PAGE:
This page explains the different types of school exclusion, and your rights and responsibilities, if your child is excluded from school.
Exclusion is the most serious sanction that a school can use to deal with bad behaviour. The school's behaviour policy, which you can find on every school's website, should state clearly what sorts of behaviour will lead to exclusion. Headteachers can exclude your child if they misbehave in school, and in certain circumstances outside school. It should be a last resort action, taken after a full investigation.
Select the topic you are interested in below, to find out more about how exclusions work, and what you should do if your child is excluded.
A headteacher can only impose an exclusion for disciplinary reasons, and they must follow a formal process. It is unlawful for the school to request an 'informal exclusion', by suggesting that you take your child out of school for a 'cooling off period', but without issuing a formal exclusion.
There are two types of formal exclusion, as follows:
- Most exclusions are for a fixed period, sometimes called a suspension. Your child can only be excluded for a total of 45 school days in one school year, even if they’ve changed school. After a fixed term exclusion, and before your child returns to school, the school will invite you to come to a reintegration meeting.
- If the breach of the school's behaviour policy is very serious, or repeated, the headteacher can decide on a permanent exclusion, also called being expelled. They will only choose this option when allowing your child to stay in school would seriously harm their education or welfare, or that of others in the school.
If the school send your child home to change, because they are breaking the school's uniform policy, this is not an exclusion, it is an 'authorised absence'. In this case, your child should return to school as soon as possible, wearing the correct uniform.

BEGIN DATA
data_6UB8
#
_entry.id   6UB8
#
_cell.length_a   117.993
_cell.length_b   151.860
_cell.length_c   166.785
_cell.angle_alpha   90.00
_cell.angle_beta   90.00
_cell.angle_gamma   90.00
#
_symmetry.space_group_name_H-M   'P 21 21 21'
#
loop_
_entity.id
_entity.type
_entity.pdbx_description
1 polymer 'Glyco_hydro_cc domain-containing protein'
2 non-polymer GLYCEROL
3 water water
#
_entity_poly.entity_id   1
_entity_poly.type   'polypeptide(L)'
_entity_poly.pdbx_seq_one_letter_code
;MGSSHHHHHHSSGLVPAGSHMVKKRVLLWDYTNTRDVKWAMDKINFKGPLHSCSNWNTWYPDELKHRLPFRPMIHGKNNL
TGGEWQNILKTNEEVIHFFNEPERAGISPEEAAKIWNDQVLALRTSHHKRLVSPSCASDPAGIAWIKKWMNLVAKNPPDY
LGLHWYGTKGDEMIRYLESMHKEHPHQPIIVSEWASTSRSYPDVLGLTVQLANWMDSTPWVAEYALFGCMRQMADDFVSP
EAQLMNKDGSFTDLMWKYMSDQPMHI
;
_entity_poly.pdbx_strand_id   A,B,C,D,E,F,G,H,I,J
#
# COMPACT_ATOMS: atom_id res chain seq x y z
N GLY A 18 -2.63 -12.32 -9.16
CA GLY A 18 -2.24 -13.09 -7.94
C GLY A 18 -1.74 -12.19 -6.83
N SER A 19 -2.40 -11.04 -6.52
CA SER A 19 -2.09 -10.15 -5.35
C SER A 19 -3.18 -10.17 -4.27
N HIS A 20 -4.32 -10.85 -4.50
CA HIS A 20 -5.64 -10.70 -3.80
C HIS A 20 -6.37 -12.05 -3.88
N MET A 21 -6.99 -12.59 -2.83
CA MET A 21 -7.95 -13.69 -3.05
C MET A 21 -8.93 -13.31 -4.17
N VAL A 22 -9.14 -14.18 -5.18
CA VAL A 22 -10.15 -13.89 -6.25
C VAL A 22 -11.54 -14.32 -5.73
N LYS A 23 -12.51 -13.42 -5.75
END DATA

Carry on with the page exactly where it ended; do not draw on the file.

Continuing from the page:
The school's responsibilities
Your child’s school will let you know about an exclusion as soon as possible. Exclusions can start on the same day, but the school shouldn't expect you to come and collect your child immediately. They must give or send you a letter, telling you how long your child is excluded for, and the reason why. They should also tell you in writing about what happens next, including how you can appeal against the decision, if you wish to.
For the first five school days of any exclusion, it is your responsibility to make sure your child isn’t in a public place during normal school hours, unless there is a good reason, such as a doctor's appointment.
During the exclusion, you still have the normal parental responsibility of making sure your child has a suitable education. This means supporting their learning with whatever arrangements are provided. An exclusion is not a 'holiday from schoolwork'.
School governors are responsible for reviewing all pupil exclusions, although they only have the power to overturn a headteacher's decision for permanent exclusions, or fixed term exclusions of more than five days. You have a right to attend and speak at the governors' discussion, if your child has been excluded. The school must tell you when and where you can attend, and how you can take part, if you wish to. The GOV.UK website has advice on what to do if you want to challenge an exclusion
If your child attends an academy
We have no role in exclusions from schools that have converted to academies. These schools must make their own arrangements for any hearing by school governors, and let you know how you can appeal against the decision.
If your child has a fixed period exclusion, or suspension, their school should set and mark work for the first five school days. If the exclusion is longer than this, the school must arrange suitable full-time education from the sixth school day.
If your child is permanently excluded, or expelled, from school, we will arrange full-time education from the sixth school day, via our Children Missing Education team.
Exclusion can have a big effect on children and their families. We aim to work with you at this stressful time, to minimise the impact and get your child's education back on track as soon as possible.
The SEND Partnership Service provides an impartial and confidential support service, if your child is aged up to 19 and has been permanently excluded, or fixed term excluded sufficiently for you to be called to a governors' meeting. You can email the service at firstname.lastname@example.org, or call them on 01225 39 43 82.
National online services
There are lots of resources to help you to understand the process, and point you in the direction of what to do to support your child's learning, both in and outside school.
- The GOV.UK website offers information about the legal regulations around exclusion
- The Ipsea website offers support for parents of children with additional needs (SEND) who have been excluded
- Childline offers advice and support for children who have been excluded